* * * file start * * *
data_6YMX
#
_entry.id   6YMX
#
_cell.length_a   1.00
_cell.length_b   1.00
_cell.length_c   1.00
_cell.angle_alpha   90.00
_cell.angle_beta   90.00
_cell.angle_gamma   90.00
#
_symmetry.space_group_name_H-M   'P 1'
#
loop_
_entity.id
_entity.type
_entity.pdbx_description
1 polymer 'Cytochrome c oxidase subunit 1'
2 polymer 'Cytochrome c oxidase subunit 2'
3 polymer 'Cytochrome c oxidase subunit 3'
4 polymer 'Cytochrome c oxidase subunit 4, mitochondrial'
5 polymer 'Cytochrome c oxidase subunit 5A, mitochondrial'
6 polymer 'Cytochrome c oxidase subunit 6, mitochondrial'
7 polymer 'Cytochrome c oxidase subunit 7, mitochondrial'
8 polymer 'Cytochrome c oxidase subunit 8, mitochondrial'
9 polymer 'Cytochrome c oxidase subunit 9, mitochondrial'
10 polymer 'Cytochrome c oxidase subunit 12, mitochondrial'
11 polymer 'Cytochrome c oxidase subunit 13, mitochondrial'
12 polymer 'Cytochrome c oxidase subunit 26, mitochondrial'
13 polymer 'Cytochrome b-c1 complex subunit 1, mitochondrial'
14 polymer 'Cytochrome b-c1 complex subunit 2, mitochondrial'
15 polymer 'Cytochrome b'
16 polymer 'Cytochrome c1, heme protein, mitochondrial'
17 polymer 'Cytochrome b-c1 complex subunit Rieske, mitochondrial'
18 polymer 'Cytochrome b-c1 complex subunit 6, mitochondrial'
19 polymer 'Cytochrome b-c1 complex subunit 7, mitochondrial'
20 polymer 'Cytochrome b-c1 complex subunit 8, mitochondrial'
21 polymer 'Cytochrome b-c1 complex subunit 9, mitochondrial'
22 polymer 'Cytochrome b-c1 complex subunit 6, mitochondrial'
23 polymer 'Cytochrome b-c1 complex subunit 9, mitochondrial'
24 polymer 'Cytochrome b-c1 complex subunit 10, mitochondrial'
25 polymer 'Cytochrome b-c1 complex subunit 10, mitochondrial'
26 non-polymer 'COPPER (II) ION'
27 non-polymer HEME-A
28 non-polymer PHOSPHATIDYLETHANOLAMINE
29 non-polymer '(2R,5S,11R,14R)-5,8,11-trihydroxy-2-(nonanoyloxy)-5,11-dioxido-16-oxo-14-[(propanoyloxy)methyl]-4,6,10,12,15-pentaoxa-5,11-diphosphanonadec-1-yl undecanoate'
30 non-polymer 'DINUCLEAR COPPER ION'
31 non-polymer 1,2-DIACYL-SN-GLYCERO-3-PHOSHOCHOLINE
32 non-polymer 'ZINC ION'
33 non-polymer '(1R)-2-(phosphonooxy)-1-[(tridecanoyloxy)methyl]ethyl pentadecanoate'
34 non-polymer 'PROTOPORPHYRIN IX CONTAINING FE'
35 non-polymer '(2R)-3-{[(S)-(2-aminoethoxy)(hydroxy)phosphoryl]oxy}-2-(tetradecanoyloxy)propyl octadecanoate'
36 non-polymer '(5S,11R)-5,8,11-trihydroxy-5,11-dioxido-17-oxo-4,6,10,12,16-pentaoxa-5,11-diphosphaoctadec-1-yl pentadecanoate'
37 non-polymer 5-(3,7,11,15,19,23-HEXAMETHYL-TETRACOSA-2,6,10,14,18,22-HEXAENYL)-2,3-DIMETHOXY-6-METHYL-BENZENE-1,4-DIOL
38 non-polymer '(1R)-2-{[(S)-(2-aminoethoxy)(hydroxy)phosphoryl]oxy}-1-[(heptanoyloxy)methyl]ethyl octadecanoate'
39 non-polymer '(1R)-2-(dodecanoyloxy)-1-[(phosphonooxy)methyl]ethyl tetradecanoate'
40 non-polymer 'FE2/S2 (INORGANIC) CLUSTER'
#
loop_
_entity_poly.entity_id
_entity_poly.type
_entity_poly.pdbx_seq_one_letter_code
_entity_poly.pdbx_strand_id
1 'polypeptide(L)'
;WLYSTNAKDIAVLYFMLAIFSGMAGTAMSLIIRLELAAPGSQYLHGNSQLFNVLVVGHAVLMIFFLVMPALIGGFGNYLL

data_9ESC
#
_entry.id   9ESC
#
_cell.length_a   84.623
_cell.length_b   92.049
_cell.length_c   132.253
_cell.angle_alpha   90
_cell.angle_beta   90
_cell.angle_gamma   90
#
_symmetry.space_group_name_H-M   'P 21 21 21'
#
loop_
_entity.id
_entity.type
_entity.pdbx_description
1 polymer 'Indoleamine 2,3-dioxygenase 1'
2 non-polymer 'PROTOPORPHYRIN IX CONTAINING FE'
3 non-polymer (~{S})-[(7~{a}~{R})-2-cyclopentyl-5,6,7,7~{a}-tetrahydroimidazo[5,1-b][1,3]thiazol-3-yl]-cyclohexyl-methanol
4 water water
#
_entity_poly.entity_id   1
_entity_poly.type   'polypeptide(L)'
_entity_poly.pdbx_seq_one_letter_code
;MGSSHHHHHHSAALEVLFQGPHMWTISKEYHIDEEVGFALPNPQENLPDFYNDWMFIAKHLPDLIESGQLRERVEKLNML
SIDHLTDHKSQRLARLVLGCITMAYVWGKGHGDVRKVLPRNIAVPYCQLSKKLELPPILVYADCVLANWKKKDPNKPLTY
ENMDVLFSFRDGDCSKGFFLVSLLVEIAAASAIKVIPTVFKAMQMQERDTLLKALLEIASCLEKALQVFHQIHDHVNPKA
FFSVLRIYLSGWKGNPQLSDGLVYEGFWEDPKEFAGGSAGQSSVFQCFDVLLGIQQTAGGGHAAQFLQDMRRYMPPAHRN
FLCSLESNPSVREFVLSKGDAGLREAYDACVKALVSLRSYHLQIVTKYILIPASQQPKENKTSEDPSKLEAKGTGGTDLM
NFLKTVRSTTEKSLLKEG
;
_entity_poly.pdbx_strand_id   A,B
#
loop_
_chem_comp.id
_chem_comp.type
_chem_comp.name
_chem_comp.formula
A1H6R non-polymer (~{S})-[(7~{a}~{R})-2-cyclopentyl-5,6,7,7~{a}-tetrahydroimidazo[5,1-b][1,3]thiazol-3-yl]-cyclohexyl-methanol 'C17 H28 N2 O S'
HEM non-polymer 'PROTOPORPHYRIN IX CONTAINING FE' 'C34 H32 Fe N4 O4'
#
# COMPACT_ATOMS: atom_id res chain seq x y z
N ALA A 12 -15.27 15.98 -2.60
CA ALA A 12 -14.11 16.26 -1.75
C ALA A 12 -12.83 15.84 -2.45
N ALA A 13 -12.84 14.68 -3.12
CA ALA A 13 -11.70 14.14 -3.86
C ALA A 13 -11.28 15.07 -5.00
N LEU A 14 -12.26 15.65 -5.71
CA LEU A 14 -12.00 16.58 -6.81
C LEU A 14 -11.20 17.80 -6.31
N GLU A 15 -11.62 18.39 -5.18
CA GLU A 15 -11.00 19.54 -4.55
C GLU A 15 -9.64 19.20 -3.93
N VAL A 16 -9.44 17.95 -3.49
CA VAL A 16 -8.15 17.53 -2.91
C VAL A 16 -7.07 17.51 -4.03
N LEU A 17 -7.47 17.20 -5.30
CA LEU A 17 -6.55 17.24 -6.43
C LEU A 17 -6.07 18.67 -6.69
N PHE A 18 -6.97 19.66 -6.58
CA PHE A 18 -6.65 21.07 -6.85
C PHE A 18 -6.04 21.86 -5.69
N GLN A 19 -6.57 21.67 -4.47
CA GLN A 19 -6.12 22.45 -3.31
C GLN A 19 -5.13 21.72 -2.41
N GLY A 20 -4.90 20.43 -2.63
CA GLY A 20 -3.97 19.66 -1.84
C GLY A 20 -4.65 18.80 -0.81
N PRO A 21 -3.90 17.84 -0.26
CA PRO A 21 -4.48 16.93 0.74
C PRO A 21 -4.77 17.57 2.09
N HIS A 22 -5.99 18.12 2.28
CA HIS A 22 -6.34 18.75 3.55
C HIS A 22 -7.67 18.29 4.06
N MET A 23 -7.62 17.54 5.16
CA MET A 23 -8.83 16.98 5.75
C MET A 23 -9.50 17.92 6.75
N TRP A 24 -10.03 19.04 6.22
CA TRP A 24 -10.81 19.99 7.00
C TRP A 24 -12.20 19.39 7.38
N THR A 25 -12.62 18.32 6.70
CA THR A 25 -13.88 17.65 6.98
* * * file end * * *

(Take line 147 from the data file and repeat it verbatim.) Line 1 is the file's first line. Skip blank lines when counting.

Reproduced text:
C TRP A 24 -12.20 19.39 7.38